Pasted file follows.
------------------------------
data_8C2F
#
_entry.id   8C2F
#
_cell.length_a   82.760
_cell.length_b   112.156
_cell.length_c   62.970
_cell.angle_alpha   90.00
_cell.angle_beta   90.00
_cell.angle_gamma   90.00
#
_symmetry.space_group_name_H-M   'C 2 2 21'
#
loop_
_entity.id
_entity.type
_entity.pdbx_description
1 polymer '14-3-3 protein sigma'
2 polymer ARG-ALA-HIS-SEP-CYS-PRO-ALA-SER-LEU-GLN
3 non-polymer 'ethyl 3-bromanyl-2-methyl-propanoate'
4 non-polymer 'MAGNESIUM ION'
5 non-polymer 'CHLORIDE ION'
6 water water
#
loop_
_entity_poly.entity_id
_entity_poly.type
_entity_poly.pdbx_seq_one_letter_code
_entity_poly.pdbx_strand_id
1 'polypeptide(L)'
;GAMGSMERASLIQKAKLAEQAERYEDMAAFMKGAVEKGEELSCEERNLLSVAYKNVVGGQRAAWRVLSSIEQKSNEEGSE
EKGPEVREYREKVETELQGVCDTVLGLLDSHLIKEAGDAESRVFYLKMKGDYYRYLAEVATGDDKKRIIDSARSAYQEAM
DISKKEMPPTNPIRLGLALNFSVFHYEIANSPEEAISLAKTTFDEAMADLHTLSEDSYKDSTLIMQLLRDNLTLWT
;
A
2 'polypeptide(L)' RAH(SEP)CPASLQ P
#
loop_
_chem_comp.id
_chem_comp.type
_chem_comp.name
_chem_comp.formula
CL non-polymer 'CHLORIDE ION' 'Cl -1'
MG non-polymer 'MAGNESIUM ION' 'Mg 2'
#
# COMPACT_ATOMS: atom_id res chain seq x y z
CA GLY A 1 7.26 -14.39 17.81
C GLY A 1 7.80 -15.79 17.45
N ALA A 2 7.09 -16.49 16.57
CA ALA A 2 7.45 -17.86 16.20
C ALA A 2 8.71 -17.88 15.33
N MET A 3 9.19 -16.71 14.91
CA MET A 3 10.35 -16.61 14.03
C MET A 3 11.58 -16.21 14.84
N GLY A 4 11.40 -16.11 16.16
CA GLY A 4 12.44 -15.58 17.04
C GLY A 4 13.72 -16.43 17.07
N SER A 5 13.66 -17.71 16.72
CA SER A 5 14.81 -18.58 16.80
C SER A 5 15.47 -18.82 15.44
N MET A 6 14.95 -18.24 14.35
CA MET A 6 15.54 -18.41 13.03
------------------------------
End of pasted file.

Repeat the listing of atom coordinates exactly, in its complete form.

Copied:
data_8C2F
#
_entry.id   8C2F
#
_cell.length_a   82.760
_cell.length_b   112.156
_cell.length_c   62.970
_cell.angle_alpha   90.00
_cell.angle_beta   90.00
_cell.angle_gamma   90.00
#
_symmetry.space_group_name_H-M   'C 2 2 21'
#
loop_
_entity.id
_entity.type
_entity.pdbx_description
1 polymer '14-3-3 protein sigma'
2 polymer ARG-ALA-HIS-SEP-CYS-PRO-ALA-SER-LEU-GLN
3 non-polymer 'ethyl 3-bromanyl-2-methyl-propanoate'
4 non-polymer 'MAGNESIUM ION'
5 non-polymer 'CHLORIDE ION'
6 water water
#
loop_
_entity_poly.entity_id
_entity_poly.type
_entity_poly.pdbx_seq_one_letter_code
_entity_poly.pdbx_strand_id
1 'polypeptide(L)'
;GAMGSMERASLIQKAKLAEQAERYEDMAAFMKGAVEKGEELSCEERNLLSVAYKNVVGGQRAAWRVLSSIEQKSNEEGSE
EKGPEVREYREKVETELQGVCDTVLGLLDSHLIKEAGDAESRVFYLKMKGDYYRYLAEVATGDDKKRIIDSARSAYQEAM
DISKKEMPPTNPIRLGLALNFSVFHYEIANSPEEAISLAKTTFDEAMADLHTLSEDSYKDSTLIMQLLRDNLTLWT
;
A
2 'polypeptide(L)' RAH(SEP)CPASLQ P
#
loop_
_chem_comp.id
_chem_comp.type
_chem_comp.name
_chem_comp.formula
CL non-polymer 'CHLORIDE ION' 'Cl -1'
MG non-polymer 'MAGNESIUM ION' 'Mg 2'
#
# COMPACT_ATOMS: atom_id res chain seq x y z
CA GLY A 1 7.26 -14.39 17.81
C GLY A 1 7.80 -15.79 17.45
N ALA A 2 7.09 -16.49 16.57
CA ALA A 2 7.45 -17.86 16.20
C ALA A 2 8.71 -17.88 15.33
N MET A 3 9.19 -16.71 14.91
CA MET A 3 10.35 -16.61 14.03
C MET A 3 11.58 -16.21 14.84
N GLY A 4 11.40 -16.11 16.16
CA GLY A 4 12.44 -15.58 17.04
C GLY A 4 13.72 -16.43 17.07
N SER A 5 13.66 -17.71 16.72
CA SER A 5 14.81 -18.58 16.80
C SER A 5 15.47 -18.82 15.44
N MET A 6 14.95 -18.24 14.35
CA MET A 6 15.54 -18.41 13.03